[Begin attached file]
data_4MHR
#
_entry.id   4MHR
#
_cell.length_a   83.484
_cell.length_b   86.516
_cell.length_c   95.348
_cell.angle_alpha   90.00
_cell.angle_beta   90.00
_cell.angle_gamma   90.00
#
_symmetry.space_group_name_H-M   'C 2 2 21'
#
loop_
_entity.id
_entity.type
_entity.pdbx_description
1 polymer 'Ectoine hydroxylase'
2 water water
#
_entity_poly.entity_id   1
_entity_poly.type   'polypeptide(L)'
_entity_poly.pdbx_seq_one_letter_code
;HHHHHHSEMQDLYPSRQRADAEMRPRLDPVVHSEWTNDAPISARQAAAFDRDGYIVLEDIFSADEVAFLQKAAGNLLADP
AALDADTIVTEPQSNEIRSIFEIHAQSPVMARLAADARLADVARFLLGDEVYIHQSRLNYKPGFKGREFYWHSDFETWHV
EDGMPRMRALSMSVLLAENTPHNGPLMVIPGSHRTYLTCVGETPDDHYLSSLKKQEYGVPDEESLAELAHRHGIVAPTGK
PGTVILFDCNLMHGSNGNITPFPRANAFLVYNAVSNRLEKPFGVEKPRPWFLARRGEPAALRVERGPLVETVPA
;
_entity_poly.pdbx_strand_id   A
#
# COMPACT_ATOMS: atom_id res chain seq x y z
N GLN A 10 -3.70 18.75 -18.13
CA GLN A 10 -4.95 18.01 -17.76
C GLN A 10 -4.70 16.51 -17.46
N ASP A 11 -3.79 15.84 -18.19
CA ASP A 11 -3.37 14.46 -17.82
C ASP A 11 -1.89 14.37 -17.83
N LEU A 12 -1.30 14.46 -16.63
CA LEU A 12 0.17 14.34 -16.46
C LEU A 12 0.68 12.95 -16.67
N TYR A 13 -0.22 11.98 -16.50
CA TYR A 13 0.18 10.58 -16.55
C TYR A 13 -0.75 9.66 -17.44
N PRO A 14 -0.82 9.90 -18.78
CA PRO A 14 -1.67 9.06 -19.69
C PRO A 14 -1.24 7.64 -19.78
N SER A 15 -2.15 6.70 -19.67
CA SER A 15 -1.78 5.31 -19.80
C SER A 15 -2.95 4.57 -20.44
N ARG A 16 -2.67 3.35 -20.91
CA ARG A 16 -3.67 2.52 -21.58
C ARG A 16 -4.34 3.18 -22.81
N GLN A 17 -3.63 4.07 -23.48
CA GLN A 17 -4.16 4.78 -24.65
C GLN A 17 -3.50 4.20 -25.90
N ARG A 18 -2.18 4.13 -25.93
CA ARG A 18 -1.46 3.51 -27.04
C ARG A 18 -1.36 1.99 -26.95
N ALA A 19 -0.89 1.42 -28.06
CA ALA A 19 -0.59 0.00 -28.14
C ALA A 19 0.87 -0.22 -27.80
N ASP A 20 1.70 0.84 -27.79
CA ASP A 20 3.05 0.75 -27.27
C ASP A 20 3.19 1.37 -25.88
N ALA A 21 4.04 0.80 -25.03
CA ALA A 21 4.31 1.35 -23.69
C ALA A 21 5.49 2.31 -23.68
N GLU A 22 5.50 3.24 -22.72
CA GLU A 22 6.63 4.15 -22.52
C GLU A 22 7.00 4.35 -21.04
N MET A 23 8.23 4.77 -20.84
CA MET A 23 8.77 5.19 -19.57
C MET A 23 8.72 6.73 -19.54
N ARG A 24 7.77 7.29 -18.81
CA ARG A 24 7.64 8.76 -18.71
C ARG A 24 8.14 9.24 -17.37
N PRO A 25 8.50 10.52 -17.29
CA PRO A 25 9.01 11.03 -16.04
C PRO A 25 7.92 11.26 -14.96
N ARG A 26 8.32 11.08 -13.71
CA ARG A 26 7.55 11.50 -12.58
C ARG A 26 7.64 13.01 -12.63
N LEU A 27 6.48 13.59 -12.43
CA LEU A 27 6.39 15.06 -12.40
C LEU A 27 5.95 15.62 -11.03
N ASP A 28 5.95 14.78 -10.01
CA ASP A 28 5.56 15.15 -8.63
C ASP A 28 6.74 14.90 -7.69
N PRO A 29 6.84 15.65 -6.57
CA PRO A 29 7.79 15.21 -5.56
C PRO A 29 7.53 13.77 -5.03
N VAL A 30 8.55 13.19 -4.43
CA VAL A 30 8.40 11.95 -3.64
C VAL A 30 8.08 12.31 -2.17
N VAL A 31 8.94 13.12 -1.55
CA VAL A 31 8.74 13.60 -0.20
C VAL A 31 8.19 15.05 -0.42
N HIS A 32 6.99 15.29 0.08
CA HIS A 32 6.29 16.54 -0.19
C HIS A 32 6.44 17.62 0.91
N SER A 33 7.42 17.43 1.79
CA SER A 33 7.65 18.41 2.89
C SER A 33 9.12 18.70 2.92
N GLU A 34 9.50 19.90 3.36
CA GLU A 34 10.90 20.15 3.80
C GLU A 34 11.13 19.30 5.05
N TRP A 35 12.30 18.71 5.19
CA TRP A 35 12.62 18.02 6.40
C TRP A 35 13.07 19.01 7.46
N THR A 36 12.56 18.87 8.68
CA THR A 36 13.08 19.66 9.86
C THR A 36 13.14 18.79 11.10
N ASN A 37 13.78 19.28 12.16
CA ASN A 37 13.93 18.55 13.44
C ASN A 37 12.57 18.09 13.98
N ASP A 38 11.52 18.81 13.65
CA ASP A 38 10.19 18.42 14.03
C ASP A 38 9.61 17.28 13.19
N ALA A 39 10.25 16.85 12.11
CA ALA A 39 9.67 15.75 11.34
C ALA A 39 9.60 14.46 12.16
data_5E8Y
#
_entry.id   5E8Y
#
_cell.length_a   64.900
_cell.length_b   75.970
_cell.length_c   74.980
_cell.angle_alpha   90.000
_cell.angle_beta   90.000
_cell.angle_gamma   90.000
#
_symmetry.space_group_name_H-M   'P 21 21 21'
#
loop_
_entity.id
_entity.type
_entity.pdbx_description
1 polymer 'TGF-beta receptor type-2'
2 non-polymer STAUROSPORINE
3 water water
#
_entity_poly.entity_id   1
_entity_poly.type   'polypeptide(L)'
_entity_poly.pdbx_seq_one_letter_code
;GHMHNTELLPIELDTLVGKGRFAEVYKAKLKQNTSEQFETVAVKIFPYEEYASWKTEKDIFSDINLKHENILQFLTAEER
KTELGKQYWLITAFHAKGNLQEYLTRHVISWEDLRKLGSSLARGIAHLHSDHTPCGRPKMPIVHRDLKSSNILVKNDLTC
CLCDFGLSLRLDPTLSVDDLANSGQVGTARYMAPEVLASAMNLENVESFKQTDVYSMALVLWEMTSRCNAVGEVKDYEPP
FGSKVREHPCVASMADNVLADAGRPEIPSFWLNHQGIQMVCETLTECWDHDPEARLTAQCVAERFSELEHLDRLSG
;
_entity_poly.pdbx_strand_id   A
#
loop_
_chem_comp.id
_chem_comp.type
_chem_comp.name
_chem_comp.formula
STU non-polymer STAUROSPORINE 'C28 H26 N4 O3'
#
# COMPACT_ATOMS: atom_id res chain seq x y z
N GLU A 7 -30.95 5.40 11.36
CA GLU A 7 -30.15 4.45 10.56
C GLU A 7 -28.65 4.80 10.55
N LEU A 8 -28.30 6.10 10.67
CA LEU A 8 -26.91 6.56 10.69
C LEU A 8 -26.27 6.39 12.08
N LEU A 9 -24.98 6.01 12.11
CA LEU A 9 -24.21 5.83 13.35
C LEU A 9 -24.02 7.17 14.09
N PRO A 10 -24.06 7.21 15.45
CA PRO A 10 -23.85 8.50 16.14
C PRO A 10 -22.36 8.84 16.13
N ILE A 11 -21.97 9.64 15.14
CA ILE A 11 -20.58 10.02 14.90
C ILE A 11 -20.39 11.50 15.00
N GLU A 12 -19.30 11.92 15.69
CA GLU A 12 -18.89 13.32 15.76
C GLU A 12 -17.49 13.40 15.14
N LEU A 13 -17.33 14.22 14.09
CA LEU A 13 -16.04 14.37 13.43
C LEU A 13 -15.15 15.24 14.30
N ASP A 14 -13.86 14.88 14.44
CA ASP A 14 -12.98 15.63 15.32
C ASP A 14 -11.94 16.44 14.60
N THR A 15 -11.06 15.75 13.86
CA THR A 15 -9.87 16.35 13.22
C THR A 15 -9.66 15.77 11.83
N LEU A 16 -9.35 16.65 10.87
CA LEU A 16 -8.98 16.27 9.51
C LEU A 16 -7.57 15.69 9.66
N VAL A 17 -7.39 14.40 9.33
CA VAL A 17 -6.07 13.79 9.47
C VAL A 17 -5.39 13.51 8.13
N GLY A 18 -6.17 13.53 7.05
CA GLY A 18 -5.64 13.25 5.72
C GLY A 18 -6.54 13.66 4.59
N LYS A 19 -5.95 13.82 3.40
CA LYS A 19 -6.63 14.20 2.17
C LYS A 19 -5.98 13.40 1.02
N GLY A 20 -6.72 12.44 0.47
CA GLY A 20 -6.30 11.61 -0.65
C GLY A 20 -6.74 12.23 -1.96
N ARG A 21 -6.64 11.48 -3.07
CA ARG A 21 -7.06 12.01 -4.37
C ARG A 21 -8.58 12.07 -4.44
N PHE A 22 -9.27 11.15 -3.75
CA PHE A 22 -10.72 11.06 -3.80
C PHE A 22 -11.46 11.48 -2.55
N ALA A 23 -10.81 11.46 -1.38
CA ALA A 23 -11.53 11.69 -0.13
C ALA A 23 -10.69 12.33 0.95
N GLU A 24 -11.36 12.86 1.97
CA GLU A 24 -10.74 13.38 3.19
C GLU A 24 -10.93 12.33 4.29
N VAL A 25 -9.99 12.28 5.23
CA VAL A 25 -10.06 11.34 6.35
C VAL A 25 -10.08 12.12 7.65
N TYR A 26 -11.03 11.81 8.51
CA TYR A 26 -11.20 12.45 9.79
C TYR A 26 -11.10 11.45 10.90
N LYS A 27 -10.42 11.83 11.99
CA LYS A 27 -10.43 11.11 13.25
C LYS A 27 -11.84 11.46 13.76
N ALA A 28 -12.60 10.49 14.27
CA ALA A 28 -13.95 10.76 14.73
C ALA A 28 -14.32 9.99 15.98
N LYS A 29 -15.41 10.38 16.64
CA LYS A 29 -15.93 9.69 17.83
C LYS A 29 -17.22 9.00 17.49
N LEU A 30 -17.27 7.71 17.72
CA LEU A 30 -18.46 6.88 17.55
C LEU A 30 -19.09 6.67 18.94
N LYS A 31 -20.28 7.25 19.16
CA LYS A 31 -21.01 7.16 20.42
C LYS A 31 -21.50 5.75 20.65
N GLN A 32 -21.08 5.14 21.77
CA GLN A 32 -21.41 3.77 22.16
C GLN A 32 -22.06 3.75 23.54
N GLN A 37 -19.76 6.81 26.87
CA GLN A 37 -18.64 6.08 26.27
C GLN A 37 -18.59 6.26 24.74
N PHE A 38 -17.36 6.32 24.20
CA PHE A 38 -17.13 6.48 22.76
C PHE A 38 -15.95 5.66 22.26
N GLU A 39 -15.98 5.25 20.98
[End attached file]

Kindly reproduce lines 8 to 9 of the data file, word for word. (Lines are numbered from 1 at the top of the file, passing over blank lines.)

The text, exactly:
_cell.angle_alpha   90.00
_cell.angle_beta   90.00